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How Special Is the Special Relationship? Using the Impact of U.S. R&D Spillovers on U.K. Firms as a Test of Technology Sourcing

  • John Van Reenen
  • Rupert Harrison
  • Rachel Griffith

We examine the "technology sourcing" hypothesis that foreign research labs located in the U.S. tap into U.S. R&D spillovers and improve home country productivity. We show that U.K. firms that established a high proportion of inventors based in the U.S. by 1990 benefited disproportionately from the growth of U.S. R&D stock over the next ten years. We estimate that U.S. R&D during the 1990s was associated with 5 percent higher Total Factor Productivity for U.K. manufacturing firms in 2000 (about $13 billion), with the majority of benefits accruing to firms with an innovative presence in the U.S. (JEL F23, O32, O33)

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Article provided by American Economic Association in its journal American Economic Review.

Volume (Year): 96 (2006)
Issue (Month): 5 (December)
Pages: 1859-1875

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Handle: RePEc:aea:aecrev:v:96:y:2006:i:5:p:1859-1875
Note: DOI: 10.1257/aer.96.5.1859
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  1. Nicholas Bloom & John Van Reenen, 2002. "Patents, Real Options and Firm Performance," Economic Journal, Royal Economic Society, vol. 112(478), pages C97-C116, March.
  2. Zvi Griliches, 1998. "Issues in Assessing the Contribution of Research and Development to Productivity Growth," NBER Chapters, in: R&D and Productivity: The Econometric Evidence, pages 17-45 National Bureau of Economic Research, Inc.
  3. Wolfgang Keller, 1997. "Are International R&D Spillovers Trade-Related? Analyzing Spillovers Among Randomly Matched Trade Partners," NBER Working Papers 6065, National Bureau of Economic Research, Inc.
  4. Branstetter, Lee G., 2001. "Are knowledge spillovers international or intranational in scope?: Microeconometric evidence from the U.S. and Japan," Journal of International Economics, Elsevier, vol. 53(1), pages 53-79, February.
  5. Jaffe, Adam B & Trajtenberg, Manuel & Henderson, Rebecca, 1993. "Geographic Localization of Knowledge Spillovers as Evidenced by Patent Citations," The Quarterly Journal of Economics, MIT Press, vol. 108(3), pages 577-98, August.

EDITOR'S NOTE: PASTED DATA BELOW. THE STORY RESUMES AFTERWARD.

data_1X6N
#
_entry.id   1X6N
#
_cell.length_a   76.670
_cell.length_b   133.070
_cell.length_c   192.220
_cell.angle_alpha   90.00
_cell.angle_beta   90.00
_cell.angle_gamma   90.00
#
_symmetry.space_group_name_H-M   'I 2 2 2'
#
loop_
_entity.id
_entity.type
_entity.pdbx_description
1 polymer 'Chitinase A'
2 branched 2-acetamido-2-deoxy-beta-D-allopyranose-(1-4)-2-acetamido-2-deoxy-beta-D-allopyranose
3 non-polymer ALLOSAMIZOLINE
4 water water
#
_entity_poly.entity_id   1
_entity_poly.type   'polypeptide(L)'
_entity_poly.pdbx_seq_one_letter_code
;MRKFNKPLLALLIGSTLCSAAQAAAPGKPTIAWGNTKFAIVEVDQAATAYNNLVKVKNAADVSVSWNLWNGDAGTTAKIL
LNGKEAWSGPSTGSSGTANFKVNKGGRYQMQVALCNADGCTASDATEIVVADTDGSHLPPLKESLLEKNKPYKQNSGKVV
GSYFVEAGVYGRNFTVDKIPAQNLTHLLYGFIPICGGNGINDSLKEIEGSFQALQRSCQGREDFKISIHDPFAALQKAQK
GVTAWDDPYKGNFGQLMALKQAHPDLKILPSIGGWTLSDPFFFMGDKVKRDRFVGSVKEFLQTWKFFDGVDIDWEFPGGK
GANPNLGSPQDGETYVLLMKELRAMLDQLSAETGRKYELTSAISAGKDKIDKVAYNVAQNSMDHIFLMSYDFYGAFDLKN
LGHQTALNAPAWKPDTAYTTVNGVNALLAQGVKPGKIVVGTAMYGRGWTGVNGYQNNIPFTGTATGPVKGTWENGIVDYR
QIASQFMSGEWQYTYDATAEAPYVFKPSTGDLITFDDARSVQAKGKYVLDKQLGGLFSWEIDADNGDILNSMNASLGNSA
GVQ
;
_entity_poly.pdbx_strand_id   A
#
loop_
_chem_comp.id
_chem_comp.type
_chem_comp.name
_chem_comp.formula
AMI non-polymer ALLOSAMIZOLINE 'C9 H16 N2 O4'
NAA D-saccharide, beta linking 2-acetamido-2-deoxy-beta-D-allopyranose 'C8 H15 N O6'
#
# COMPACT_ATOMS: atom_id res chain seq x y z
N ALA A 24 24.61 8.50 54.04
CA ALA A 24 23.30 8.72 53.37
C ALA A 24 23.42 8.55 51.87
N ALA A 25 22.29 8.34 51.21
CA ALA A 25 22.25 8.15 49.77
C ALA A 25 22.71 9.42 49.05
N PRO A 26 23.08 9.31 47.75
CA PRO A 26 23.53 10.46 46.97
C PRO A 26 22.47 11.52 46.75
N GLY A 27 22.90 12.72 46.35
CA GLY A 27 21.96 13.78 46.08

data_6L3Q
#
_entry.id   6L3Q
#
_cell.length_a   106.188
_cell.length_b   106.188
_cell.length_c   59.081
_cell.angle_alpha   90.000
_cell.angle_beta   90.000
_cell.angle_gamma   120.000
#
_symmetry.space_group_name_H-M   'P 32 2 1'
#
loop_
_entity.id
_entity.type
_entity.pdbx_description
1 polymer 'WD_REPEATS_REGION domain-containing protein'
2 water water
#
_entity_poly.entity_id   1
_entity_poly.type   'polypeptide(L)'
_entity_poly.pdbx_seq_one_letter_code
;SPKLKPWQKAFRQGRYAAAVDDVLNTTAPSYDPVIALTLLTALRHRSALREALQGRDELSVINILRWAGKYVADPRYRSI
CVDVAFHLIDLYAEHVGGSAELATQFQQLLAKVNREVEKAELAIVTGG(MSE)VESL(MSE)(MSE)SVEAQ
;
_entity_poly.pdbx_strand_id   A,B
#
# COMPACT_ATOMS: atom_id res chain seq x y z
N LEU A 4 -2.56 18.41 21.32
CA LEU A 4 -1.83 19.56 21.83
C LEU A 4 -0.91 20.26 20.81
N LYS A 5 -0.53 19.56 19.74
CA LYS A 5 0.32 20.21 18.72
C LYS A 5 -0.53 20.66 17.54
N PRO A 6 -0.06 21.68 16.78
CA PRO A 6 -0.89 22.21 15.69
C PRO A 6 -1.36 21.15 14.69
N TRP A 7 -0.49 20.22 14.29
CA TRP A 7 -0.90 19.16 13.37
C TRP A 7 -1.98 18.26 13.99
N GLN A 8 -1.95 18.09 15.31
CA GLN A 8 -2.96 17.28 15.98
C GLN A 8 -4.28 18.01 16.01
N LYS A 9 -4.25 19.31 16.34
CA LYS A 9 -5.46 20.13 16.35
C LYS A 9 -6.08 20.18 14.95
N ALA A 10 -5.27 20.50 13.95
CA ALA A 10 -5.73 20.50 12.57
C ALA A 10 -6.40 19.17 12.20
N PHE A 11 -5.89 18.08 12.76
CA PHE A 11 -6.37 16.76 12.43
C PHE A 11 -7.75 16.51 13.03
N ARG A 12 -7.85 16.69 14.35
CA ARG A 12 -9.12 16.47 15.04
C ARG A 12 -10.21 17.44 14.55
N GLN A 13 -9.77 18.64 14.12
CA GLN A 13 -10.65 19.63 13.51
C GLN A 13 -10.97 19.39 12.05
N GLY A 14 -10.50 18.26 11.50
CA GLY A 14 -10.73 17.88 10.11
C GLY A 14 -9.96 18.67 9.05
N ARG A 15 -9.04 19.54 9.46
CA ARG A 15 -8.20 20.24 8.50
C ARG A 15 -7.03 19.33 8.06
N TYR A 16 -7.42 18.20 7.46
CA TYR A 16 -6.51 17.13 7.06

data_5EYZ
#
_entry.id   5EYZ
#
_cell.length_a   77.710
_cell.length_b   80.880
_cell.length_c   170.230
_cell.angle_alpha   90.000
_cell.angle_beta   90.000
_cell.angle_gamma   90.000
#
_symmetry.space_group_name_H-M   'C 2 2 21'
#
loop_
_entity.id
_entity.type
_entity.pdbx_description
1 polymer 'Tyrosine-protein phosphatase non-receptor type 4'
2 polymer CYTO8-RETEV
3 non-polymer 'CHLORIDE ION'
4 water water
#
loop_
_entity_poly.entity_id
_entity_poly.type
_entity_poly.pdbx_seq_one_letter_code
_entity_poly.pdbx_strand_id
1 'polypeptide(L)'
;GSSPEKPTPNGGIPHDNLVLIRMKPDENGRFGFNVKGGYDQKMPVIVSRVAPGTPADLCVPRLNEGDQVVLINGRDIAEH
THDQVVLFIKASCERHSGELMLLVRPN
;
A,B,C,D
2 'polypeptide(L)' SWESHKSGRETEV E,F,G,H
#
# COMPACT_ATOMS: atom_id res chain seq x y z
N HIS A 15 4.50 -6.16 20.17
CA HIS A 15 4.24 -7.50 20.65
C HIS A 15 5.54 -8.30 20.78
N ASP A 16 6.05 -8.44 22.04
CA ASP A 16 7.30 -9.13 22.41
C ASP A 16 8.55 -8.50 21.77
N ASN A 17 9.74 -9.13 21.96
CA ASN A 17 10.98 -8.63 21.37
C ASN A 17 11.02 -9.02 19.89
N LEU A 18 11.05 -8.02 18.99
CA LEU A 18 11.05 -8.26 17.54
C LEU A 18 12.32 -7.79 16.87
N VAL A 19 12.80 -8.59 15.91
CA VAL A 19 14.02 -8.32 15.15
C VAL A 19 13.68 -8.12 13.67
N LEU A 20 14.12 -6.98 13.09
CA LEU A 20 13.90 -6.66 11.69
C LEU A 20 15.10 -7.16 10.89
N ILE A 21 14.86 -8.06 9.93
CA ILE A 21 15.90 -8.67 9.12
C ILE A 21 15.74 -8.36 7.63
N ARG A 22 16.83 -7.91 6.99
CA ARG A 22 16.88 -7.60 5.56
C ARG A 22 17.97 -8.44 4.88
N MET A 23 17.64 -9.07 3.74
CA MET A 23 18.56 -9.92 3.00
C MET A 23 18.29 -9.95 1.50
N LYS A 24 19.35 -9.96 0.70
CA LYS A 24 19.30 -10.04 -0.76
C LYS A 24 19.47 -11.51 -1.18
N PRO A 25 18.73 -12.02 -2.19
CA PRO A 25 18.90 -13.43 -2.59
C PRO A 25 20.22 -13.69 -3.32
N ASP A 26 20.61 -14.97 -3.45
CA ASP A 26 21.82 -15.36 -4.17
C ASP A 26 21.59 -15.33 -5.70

6. Wolfgang Keller, 2004. "International Technology Diffusion," Journal of Economic Literature, American Economic Association, vol. 42(3), pages 752-782, September.
  7. Manski, Charles F, 1993. "Identification of Endogenous Social Effects: The Reflection Problem," Review of Economic Studies, Wiley Blackwell, vol. 60(3), pages 531-42, July.
  8. James Levinsohn & Amil Petrin, 2000. "Estimating Production Functions Using Inputs to Control for Unobservables," NBER Working Papers 7819, National Bureau of Economic Research, Inc.
  9. repec:fth:harver:1473 is not listed on IDEAS
  10. Jaffe, A.B. & Trajtenberg, M., 1998. "International Knowledge Flows: Evidence from Patent Citation," Papers 11-98, Tel Aviv.
  11. Richard Blundell & Steve Bond, 1999. "GMM estimation with persistent panel data: an application to production functions," IFS Working Papers W99/04, Institute for Fiscal Studies.
  12. Griliches, Zvi, 1990. "Patent Statistics as Economic Indicators: A Survey," Journal of Economic Literature, American Economic Association, vol. 28(4), pages 1661-1707, December.
  13. Bruno Van Pottelsberghe & Frank Lichtenberg, 2001. "Does foreign direct investment transfer technology across borders?," ULB Institutional Repository 2013/6221, ULB -- Universite Libre de Bruxelles.
  14. James Levinsohn & Amil Petrin, 2003. "Estimating Production Functions Using Inputs to Control for Unobservables," Review of Economic Studies, Oxford University Press, vol. 70(2), pages 317-341.
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